I just had this premonition that something was going to ruin this beautiful picture. And I got on this truth. I really did. And then three weeks later, we get hit by this virus that nobody, you know, could have possibly saw happening. And incidentally, I’ve got to say this. I feel strong about it. Trump does not get enough credit for the way he handled covid. Now, did he make mistakes? Yes, we were all at the beginning very confused about how deadly this virus would be, how to deal with it. We hadn’t had a pandemic like this, in you know what, 75 years.

But Trump was the one. I was there in the room in the Oval Office so many times. He wanted to get the economy reopened as quickly as possible. And it was people like Fauci and all these other, quote, health people and all these governors. “Oh, no, you can’t do that. You’re going to kill people.” And Trump was exactly right. And the thing that Trump did that does not get enough attention, appreciation, is that Trump basically said, you know what, we’re going to let the states make the decision. And that was a brilliant decision, because if we…I guarantee you guys, I wonder if you agree with me on this. If Joe Biden had been president when covid hit, he would have shut down the whole damn economy for four years.

CLAY: 100%. Yep.

MOORE: And it would have been catastrophic. And so, I give Trump a lot of credit for doing a good job. And by the way, the last six months that Trump was in office, you know, from like July through January. July of 2020 to January 2021, we were in a ferocious recovery. That was the B.S. line from Biden said, “Oh, I took over this economy that was in shatters.” No, he didn’t. No, the economy grew 20% in the last six months of 2020. Look those numbers up. I’m sick and tired of Biden lying about what… he didn’t inherit a economy crumbling. He inherited the economy. All he had to do was just leave it alone.

BUCK: But so, Steve, I got to ask you again, though, where does… let’s say Republicans actually do what we’re hoping they’re going to do, which is they take the House. They take the Senate. Yeah. So, you know, the asylum, they’ll be adult supervision again, to some degree. As you point out, Republicans spent a little too much, too. But it’s not as though they’re trying to implode our economy and undermine our currency.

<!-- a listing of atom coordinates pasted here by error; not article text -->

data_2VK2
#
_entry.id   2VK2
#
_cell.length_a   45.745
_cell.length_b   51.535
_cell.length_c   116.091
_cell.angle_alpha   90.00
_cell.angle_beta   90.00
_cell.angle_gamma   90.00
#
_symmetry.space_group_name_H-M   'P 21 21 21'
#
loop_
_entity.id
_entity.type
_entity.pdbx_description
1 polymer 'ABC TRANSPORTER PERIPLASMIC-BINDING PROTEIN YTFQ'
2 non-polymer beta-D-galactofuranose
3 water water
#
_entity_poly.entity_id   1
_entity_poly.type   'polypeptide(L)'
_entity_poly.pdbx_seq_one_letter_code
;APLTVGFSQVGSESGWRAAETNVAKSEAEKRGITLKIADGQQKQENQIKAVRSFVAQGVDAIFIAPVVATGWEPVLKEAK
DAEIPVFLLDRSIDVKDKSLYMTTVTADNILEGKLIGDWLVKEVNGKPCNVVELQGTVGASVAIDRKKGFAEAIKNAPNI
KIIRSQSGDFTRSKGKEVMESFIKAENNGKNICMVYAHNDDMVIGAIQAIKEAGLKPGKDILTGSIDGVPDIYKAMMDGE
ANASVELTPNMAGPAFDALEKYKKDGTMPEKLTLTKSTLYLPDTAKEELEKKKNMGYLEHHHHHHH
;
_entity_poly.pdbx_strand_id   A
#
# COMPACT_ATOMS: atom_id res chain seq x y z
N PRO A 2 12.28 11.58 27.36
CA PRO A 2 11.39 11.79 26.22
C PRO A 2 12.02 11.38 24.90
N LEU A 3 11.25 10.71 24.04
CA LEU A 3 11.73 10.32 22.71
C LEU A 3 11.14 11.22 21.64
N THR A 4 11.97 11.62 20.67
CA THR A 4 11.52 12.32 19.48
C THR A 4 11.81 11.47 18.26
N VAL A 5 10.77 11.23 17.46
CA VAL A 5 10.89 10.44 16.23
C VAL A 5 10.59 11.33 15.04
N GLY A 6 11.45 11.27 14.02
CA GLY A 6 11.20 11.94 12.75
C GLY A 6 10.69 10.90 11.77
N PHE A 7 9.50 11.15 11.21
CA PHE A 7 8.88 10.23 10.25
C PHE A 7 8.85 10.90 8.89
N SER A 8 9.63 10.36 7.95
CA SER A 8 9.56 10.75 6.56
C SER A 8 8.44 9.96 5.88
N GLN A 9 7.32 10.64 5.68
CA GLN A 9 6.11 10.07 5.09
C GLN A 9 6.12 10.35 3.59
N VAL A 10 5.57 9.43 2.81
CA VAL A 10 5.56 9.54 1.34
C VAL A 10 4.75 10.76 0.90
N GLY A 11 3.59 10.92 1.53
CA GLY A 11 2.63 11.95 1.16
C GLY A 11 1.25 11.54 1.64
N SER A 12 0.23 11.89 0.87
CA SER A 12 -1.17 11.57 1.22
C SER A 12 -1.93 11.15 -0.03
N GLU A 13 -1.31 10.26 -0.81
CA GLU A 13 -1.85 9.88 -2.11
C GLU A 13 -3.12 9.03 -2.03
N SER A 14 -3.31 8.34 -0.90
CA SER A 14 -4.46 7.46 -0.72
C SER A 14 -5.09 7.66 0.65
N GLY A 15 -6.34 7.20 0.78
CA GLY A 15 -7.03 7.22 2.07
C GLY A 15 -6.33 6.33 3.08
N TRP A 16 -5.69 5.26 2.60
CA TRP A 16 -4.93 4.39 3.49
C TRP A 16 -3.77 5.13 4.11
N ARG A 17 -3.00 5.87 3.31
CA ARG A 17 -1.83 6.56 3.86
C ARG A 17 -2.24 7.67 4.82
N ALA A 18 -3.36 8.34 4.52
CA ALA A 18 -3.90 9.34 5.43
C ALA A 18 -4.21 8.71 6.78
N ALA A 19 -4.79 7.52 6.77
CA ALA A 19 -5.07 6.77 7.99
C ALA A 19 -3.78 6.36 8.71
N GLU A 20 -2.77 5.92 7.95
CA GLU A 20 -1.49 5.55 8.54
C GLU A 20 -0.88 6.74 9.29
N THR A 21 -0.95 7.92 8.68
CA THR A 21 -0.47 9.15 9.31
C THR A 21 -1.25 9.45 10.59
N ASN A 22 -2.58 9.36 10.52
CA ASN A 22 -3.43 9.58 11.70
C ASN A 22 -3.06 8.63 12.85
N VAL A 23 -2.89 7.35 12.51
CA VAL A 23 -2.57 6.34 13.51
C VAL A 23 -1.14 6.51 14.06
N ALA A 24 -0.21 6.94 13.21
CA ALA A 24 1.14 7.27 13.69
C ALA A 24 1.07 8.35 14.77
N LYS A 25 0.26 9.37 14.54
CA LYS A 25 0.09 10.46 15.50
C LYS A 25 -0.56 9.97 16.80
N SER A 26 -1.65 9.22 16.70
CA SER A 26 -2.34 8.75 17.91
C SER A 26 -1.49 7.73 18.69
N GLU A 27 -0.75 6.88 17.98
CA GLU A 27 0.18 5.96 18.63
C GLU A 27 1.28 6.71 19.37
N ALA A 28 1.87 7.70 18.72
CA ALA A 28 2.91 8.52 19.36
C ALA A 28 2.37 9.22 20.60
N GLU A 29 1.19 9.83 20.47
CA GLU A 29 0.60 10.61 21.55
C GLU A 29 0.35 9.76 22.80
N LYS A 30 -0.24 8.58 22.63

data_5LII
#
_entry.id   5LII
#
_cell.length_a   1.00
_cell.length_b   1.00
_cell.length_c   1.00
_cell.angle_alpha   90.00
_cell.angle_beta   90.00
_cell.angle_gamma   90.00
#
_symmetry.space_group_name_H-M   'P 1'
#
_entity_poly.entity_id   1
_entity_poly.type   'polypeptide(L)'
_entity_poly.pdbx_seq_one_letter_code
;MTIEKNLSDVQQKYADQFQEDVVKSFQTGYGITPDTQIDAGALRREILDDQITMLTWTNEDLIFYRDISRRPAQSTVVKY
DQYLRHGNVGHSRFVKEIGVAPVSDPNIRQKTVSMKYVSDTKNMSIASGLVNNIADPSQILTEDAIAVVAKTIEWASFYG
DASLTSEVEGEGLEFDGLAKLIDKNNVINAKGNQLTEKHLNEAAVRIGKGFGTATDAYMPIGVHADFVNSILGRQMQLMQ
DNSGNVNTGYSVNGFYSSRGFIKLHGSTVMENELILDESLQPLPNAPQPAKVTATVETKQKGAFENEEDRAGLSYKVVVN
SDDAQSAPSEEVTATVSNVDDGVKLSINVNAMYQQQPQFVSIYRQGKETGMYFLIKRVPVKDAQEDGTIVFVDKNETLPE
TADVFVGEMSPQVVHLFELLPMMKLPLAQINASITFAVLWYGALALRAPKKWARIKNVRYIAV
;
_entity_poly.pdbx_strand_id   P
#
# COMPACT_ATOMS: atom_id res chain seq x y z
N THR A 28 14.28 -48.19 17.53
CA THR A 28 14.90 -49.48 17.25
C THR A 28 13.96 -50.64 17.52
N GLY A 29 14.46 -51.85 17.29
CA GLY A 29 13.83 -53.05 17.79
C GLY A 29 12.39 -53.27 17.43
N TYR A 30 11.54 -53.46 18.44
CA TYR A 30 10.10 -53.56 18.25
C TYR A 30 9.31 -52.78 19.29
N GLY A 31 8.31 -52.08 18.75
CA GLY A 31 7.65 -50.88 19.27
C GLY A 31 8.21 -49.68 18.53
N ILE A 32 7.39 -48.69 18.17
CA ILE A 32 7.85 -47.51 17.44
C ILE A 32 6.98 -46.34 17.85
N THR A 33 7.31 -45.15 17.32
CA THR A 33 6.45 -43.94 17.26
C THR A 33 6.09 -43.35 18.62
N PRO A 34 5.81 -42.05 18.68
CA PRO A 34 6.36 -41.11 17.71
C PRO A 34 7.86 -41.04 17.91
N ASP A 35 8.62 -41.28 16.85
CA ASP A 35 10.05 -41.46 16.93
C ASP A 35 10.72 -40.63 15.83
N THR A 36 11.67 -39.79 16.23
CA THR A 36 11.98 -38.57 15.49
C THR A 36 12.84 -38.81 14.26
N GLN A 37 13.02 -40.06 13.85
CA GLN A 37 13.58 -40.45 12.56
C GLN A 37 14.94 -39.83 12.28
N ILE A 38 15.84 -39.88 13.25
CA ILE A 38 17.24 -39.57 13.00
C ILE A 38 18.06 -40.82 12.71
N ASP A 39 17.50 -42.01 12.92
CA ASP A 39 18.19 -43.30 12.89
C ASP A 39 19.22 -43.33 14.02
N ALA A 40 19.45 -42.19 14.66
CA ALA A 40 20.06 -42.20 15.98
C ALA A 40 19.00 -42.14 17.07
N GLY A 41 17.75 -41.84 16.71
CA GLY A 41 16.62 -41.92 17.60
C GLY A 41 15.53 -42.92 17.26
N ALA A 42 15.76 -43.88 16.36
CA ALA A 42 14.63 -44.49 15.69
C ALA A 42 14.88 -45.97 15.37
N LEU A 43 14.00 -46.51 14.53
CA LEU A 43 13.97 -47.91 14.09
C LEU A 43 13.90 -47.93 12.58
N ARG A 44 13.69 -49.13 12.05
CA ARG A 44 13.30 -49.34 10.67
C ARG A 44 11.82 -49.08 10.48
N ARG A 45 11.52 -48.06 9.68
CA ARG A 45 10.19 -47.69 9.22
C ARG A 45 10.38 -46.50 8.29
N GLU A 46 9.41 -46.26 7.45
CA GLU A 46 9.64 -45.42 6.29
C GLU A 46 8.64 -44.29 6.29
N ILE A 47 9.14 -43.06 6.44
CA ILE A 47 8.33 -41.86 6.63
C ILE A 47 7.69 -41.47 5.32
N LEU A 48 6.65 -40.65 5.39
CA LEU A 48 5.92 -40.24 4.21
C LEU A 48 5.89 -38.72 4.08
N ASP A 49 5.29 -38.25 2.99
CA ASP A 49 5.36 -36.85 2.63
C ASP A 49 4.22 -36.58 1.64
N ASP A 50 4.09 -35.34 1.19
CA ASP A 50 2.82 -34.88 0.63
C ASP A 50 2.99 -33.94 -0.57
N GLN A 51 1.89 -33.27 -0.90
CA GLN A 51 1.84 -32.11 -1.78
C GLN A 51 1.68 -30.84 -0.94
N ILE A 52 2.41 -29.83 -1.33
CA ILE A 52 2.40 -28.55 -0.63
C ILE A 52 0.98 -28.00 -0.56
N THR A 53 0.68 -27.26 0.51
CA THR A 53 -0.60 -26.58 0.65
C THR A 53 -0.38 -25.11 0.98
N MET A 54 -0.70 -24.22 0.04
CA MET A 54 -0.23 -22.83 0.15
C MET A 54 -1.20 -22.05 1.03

MOORE: Right.

BUCK: What does the economy look like in that scenario by, you know, March, April of next year? Are we…are things starting to turn around or are we actually just feeling, you know, the full punch in the face of where we’re heading right now?

MOORE: Mm hmm. That’s a that’s a tough question, because I think you’re going to have certainly the Repub…it’s very, very, very important. And I’m not a rah-rah Republican. I’m not. But it is so important that these people have done this to our country, are thrown out of office in a resounding way. I mean, if you care about our country, you have to vote against these people. This is almost criminally, financially…the liabilities that we’re going to spend generations paying for what Joe Biden and Nancy Pelosi and Chuck Schumer have done to our country.

It is so outrageous the massive amount of debt. So, it’s going to take a long time to get us out of this ditch that they’ve driven the economy into. And I got to tell you, I’m worried. You guys talking about a recession? I’m worried about a financial collapse. I mean, the amount of debt that’s out there right now and you’ve got people don’t know what they’re doing. So, having the Republicans run Congress can stop a lot of the bad things.

But where’s the growth going to come from? They don’t want to cut taxes. They don’t want to produce American energy. They don’t want to reduce the burden of government. They don’t want to do anything. They are completely infatuated and obsessed with this crazy cult of climate change. Like the people can’t balance the budget. They can’t get the budget, you know, they can’t get the border secure. They can’t stop crime. They can’t do anything right. These are the people who think they’re going to change the temperature of the planet?

CLAY: It’s a mess. And great things to think about as we roll into the weekend.

MOORE: I mean, it’s just, why did we put these people in charge?

BUCK: We didn’t do it. Don’t blame us, Steve. We tried. We warned everybody.

MOORE: I’m blaming you two. (laughter) Yeah. I think the American people understand. “Whoops. We made a big mistake.”

BUCK: I hope so. Stephen Moore, everybody. Heritage Foundation. Economics fellow. A voice of sanity, along with us, in an insane world.

CLAY: Yes, indeed. Thanks to Steve there, although I think you’ve got a lot of people rattled headed in the weekend to talk about economic collapse, which, honestly, I think a lot of you probably — in the back of your mind — are worried about as well.